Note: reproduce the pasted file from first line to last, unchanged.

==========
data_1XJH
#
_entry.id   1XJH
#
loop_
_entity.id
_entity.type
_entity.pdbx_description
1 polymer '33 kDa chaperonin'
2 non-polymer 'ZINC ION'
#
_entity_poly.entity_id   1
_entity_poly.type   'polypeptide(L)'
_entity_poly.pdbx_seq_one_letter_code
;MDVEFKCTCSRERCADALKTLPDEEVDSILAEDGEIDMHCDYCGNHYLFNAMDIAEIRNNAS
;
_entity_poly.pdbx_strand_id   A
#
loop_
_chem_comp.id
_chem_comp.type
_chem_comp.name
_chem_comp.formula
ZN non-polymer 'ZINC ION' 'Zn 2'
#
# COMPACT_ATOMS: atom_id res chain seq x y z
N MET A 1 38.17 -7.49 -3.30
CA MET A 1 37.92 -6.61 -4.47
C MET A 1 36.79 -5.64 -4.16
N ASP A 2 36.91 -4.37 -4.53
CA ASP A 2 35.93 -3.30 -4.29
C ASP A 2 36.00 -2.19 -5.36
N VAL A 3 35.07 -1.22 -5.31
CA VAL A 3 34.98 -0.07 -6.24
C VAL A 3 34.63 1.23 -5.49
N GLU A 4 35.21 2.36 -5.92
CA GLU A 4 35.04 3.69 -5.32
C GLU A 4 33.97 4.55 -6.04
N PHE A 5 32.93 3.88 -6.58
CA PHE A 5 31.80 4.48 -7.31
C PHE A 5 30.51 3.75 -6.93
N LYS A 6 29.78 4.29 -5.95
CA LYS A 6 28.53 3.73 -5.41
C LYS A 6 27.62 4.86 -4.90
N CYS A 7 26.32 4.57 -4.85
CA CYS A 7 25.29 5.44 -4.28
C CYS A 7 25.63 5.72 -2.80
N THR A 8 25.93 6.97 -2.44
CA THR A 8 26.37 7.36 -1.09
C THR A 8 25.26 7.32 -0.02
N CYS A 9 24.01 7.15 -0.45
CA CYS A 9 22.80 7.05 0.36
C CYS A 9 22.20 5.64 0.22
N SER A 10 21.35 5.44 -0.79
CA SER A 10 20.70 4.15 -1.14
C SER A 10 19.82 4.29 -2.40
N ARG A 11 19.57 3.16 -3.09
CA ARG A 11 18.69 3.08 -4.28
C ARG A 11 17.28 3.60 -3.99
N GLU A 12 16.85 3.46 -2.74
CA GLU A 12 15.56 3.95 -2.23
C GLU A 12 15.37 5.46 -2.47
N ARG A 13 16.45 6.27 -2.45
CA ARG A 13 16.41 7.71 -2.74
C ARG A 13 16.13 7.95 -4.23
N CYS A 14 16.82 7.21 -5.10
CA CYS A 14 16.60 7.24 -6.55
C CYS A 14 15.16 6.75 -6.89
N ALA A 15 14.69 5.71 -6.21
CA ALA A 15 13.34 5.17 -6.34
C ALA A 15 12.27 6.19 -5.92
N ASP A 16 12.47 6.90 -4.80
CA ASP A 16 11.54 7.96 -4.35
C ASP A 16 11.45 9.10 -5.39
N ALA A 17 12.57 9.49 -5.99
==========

data_1XJH
#
_entry.id   1XJH
#
loop_
_entity.id
_entity.type
_entity.pdbx_description
1 polymer '33 kDa chaperonin'
2 non-polymer 'ZINC ION'
#
_entity_poly.entity_id   1
_entity_poly.type   'polypeptide(L)'
_entity_poly.pdbx_seq_one_letter_code
;MDVEFKCTCSRERCADALKTLPDEEVDSILAEDGEIDMHCDYCGNHYLFNAMDIAEIRNNAS
;
_entity_poly.pdbx_strand_id   A
#
loop_
_chem_comp.id
_chem_comp.type
_chem_comp.name
_chem_comp.formula
ZN non-polymer 'ZINC ION' 'Zn 2'
#
# COMPACT_ATOMS: atom_id res chain seq x y z
N MET A 1 38.17 -7.49 -3.30
CA MET A 1 37.92 -6.61 -4.47
C MET A 1 36.79 -5.64 -4.16
N ASP A 2 36.91 -4.37 -4.53
CA ASP A 2 35.93 -3.30 -4.29
C ASP A 2 36.00 -2.19 -5.36
N VAL A 3 35.07 -1.22 -5.31
CA VAL A 3 34.98 -0.07 -6.24
C VAL A 3 34.63 1.23 -5.49
N GLU A 4 35.21 2.36 -5.92
CA GLU A 4 35.04 3.69 -5.32
C GLU A 4 33.97 4.55 -6.04
N PHE A 5 32.93 3.88 -6.58
CA PHE A 5 31.80 4.48 -7.31
C PHE A 5 30.51 3.75 -6.93
N LYS A 6 29.78 4.29 -5.95
CA LYS A 6 28.53 3.73 -5.41
C LYS A 6 27.62 4.86 -4.90
N CYS A 7 26.32 4.57 -4.85
CA CYS A 7 25.29 5.44 -4.28
C CYS A 7 25.63 5.72 -2.80
N THR A 8 25.93 6.97 -2.44
CA THR A 8 26.37 7.36 -1.09
C THR A 8 25.26 7.32 -0.02
N CYS A 9 24.01 7.15 -0.45
CA CYS A 9 22.80 7.05 0.36
C CYS A 9 22.20 5.64 0.22
N SER A 10 21.35 5.44 -0.79
CA SER A 10 20.70 4.15 -1.14
C SER A 10 19.82 4.29 -2.40
N ARG A 11 19.57 3.16 -3.09
CA ARG A 11 18.69 3.08 -4.28
C ARG A 11 17.28 3.60 -3.99
N GLU A 12 16.85 3.46 -2.74
CA GLU A 12 15.56 3.95 -2.23
C GLU A 12 15.37 5.46 -2.47
N ARG A 13 16.45 6.27 -2.45
CA ARG A 13 16.41 7.71 -2.74
C ARG A 13 16.13 7.95 -4.23
N CYS A 14 16.82 7.21 -5.10
CA CYS A 14 16.60 7.24 -6.55
C CYS A 14 15.16 6.75 -6.89
N ALA A 15 14.69 5.71 -6.21
CA ALA A 15 13.34 5.17 -6.34
C ALA A 15 12.27 6.19 -5.92
N ASP A 16 12.47 6.90 -4.80
CA ASP A 16 11.54 7.96 -4.35
C ASP A 16 11.45 9.10 -5.39
N ALA A 17 12.57 9.49 -5.99